SPINE TREATMENT & SURGERY

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Spinal cord injuries (SCIs) are life-threatening forms of trauma that require different types of treatment depending on the level and severity of each injury. The spinal cord, which consists of 31 nerve bundles housed within the boney protective structure of the spine, is a delicate and integral component of the body’s central nervous system (CNS). The spinal cord is responsible for transmitting signals between the brain and the rest of your body, enabling the motor and sensory functions we take for granted each day.

The goals of spinal cord injury surgery are to:

  • Decompress or relieve pressure from the spinal cord (from bone fragments, tumours, or anything else that may be compressing the spinal cord),
  • Stabilize the vertebral spine (which protects the spinal cord),
  • Mitigate further damage to the spinal cord nerves and spine,
  • Remove bone fragments or foreign objects that may impede the spinal cord,
  • Tend to blood clots or repair herniated disks,
  • Repair fractured vertebrae,
  • Improve the patient’s quality of life.

 

 Types of Spinal Cord Injury Treatments Are:

 Minimally Invasive Spinal Surgery:

Minimally invasive spine surgery is performed for a wide variety of problems. It is beneficial to many patients because it uses a smaller incision, preserves the normal muscular structure, lowers infection rates, reduces blood loss, decreases post-surgical pain and shortens recovery time.

Among the most common types of spinal cord injury treatments aim to treat spinal stenosis, a condition that involves the narrowing or compression of the vertebrae that make up the spine (thereby compressing or impeding the spinal cord). A laminotomy, which includes the surgical removal of bone to decompress the spinal cord nerves, is a common form of spinal cord injury surgery for spinal stenosis.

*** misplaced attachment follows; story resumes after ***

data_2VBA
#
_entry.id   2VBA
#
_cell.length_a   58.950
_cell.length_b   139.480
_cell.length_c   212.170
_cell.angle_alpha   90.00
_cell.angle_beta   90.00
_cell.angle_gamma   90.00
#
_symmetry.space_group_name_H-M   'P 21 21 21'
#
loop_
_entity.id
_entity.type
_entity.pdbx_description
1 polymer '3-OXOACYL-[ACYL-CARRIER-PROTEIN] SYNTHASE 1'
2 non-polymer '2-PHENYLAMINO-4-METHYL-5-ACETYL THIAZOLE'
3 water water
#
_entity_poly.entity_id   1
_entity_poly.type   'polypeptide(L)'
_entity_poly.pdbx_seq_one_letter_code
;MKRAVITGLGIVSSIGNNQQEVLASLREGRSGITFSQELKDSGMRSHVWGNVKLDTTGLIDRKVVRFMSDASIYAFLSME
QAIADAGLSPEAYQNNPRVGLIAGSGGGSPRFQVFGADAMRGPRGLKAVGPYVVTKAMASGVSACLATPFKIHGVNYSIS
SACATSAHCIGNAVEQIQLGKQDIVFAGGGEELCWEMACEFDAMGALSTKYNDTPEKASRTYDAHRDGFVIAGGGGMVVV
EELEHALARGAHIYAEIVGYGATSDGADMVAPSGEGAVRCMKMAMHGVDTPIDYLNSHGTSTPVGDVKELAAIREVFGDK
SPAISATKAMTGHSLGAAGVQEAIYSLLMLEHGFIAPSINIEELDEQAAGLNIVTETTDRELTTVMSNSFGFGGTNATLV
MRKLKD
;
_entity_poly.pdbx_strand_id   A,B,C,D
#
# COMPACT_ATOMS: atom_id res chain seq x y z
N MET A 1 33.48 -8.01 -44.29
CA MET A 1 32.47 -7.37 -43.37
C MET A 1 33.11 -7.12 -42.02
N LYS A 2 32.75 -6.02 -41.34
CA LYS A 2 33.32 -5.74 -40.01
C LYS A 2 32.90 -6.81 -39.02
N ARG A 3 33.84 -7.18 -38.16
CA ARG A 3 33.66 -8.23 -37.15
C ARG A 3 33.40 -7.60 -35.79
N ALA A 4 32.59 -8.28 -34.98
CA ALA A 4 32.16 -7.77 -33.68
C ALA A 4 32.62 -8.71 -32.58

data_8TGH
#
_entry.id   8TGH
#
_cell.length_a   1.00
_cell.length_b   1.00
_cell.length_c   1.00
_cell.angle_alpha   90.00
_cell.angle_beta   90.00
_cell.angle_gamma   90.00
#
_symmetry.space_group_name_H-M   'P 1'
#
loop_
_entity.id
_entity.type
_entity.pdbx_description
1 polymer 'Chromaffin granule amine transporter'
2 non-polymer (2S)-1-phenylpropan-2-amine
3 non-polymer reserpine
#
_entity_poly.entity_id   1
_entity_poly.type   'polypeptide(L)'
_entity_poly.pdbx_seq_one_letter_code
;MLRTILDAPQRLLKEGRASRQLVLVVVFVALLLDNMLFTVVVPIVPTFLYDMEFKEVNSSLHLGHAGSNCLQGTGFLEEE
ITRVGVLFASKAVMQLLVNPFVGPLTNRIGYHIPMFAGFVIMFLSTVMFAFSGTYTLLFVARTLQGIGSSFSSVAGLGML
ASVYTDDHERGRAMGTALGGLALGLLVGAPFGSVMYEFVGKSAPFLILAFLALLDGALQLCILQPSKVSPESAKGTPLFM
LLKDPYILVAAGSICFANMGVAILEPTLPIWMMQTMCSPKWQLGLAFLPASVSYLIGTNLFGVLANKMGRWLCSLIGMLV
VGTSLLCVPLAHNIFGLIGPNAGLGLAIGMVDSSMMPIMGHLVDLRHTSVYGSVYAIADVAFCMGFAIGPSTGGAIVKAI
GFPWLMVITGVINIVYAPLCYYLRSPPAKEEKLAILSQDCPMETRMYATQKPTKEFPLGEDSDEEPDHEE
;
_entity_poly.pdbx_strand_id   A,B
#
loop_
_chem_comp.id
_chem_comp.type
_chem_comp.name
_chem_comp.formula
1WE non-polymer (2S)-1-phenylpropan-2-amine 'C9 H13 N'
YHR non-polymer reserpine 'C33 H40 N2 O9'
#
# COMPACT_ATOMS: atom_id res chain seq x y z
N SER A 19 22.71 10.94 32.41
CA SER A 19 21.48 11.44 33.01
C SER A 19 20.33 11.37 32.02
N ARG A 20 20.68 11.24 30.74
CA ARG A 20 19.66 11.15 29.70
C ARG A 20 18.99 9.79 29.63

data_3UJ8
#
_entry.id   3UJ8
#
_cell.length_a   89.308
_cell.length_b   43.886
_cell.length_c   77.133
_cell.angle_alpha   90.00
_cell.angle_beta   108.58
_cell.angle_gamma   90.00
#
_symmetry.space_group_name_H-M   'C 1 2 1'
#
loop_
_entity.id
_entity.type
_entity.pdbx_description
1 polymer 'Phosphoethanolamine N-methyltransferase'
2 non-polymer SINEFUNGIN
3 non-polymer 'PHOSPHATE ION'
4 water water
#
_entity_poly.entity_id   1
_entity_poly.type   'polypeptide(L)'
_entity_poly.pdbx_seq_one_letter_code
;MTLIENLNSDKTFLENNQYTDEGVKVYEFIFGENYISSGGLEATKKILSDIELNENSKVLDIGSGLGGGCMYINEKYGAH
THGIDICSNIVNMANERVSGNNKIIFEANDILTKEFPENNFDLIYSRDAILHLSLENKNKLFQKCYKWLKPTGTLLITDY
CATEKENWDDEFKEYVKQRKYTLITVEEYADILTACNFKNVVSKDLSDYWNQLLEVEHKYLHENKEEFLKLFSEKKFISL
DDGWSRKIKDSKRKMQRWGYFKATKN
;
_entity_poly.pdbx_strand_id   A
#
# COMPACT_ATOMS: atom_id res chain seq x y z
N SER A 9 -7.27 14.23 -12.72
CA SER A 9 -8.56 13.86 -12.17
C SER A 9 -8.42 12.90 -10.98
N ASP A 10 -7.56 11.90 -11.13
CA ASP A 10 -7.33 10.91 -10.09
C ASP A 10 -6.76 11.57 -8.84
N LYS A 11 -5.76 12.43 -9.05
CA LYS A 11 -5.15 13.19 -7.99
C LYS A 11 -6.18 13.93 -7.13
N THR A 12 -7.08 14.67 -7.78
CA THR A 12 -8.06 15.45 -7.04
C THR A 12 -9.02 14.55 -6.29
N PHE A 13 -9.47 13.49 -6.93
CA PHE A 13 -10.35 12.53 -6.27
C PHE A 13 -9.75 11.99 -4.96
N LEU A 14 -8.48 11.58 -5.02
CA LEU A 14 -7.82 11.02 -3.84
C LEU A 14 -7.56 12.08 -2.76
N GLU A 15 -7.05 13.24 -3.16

Other types of spinal cord injury treatment surgeries for spinal stenosis include:

Foraminotomy: This procedure enlarges the area around one of the bones in your spinal column to relieve pressure on compressed nerves.

Interspinous process spacer: This device is used to open the vertebral foramen (the space in which the spinal cord runs vertically throughout the spine) to create additional space for your spinal cord and nerves in your spinal column without needing to remove any bone (as in a traditional laminectomy) while also causing less trauma to ligaments and muscles.

 

What to Know About Spinal Injury Recovery From Surgery?

Although patients may wish to avoid invasive spinal cord injury surgery, sometimes the reality of their conditions may require more help than physical therapy alone can provide. Regardless of the method, the best chance of recovery for someone with a traumatic spinal cord injury is early intervention and treatment.

The most significant recovery is often seen within the first six months after a spinal cord injury occurs. However, people have been known to experience improvements even years after their injury with aggressive rehabilitation and physical therapy.

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